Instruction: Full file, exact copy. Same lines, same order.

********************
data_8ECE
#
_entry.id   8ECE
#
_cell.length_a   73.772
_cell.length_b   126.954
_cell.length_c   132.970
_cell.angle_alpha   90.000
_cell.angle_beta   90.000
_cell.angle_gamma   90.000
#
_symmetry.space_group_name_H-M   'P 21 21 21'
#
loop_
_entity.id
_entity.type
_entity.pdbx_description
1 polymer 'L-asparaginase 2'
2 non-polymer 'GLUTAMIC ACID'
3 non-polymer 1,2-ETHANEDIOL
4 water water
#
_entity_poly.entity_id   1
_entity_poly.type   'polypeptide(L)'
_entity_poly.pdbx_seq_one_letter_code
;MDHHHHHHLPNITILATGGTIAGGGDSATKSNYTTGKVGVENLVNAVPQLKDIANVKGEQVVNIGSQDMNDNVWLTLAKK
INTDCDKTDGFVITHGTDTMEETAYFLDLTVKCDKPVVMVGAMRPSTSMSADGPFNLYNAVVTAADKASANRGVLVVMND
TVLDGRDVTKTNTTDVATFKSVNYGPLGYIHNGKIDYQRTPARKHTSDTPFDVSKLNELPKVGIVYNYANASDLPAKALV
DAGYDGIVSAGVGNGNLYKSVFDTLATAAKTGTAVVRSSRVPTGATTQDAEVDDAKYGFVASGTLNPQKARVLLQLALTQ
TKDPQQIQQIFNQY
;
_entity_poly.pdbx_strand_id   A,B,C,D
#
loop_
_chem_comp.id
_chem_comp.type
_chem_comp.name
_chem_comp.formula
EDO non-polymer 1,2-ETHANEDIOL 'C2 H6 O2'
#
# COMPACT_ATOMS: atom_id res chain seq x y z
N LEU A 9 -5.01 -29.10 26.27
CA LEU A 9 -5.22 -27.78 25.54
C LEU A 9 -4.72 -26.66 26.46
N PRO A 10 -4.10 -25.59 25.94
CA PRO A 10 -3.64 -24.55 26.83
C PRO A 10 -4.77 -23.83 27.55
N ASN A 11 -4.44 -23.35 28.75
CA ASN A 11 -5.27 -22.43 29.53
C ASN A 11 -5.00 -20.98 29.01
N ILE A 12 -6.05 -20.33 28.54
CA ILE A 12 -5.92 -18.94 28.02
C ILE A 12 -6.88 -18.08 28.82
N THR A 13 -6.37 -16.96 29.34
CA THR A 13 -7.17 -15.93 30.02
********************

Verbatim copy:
data_8ECE
#
_entry.id   8ECE
#
_cell.length_a   73.772
_cell.length_b   126.954
_cell.length_c   132.970
_cell.angle_alpha   90.000
_cell.angle_beta   90.000
_cell.angle_gamma   90.000
#
_symmetry.space_group_name_H-M   'P 21 21 21'
#
loop_
_entity.id
_entity.type
_entity.pdbx_description
1 polymer 'L-asparaginase 2'
2 non-polymer 'GLUTAMIC ACID'
3 non-polymer 1,2-ETHANEDIOL
4 water water
#
_entity_poly.entity_id   1
_entity_poly.type   'polypeptide(L)'
_entity_poly.pdbx_seq_one_letter_code
;MDHHHHHHLPNITILATGGTIAGGGDSATKSNYTTGKVGVENLVNAVPQLKDIANVKGEQVVNIGSQDMNDNVWLTLAKK
INTDCDKTDGFVITHGTDTMEETAYFLDLTVKCDKPVVMVGAMRPSTSMSADGPFNLYNAVVTAADKASANRGVLVVMND
TVLDGRDVTKTNTTDVATFKSVNYGPLGYIHNGKIDYQRTPARKHTSDTPFDVSKLNELPKVGIVYNYANASDLPAKALV
DAGYDGIVSAGVGNGNLYKSVFDTLATAAKTGTAVVRSSRVPTGATTQDAEVDDAKYGFVASGTLNPQKARVLLQLALTQ
TKDPQQIQQIFNQY
;
_entity_poly.pdbx_strand_id   A,B,C,D
#
loop_
_chem_comp.id
_chem_comp.type
_chem_comp.name
_chem_comp.formula
EDO non-polymer 1,2-ETHANEDIOL 'C2 H6 O2'
#
# COMPACT_ATOMS: atom_id res chain seq x y z
N LEU A 9 -5.01 -29.10 26.27
CA LEU A 9 -5.22 -27.78 25.54
C LEU A 9 -4.72 -26.66 26.46
N PRO A 10 -4.10 -25.59 25.94
CA PRO A 10 -3.64 -24.55 26.83
C PRO A 10 -4.77 -23.83 27.55
N ASN A 11 -4.44 -23.35 28.75
CA ASN A 11 -5.27 -22.43 29.53
C ASN A 11 -5.00 -20.98 29.01
N ILE A 12 -6.05 -20.33 28.54
CA ILE A 12 -5.92 -18.94 28.02
C ILE A 12 -6.88 -18.08 28.82
N THR A 13 -6.37 -16.96 29.34
CA THR A 13 -7.17 -15.93 30.02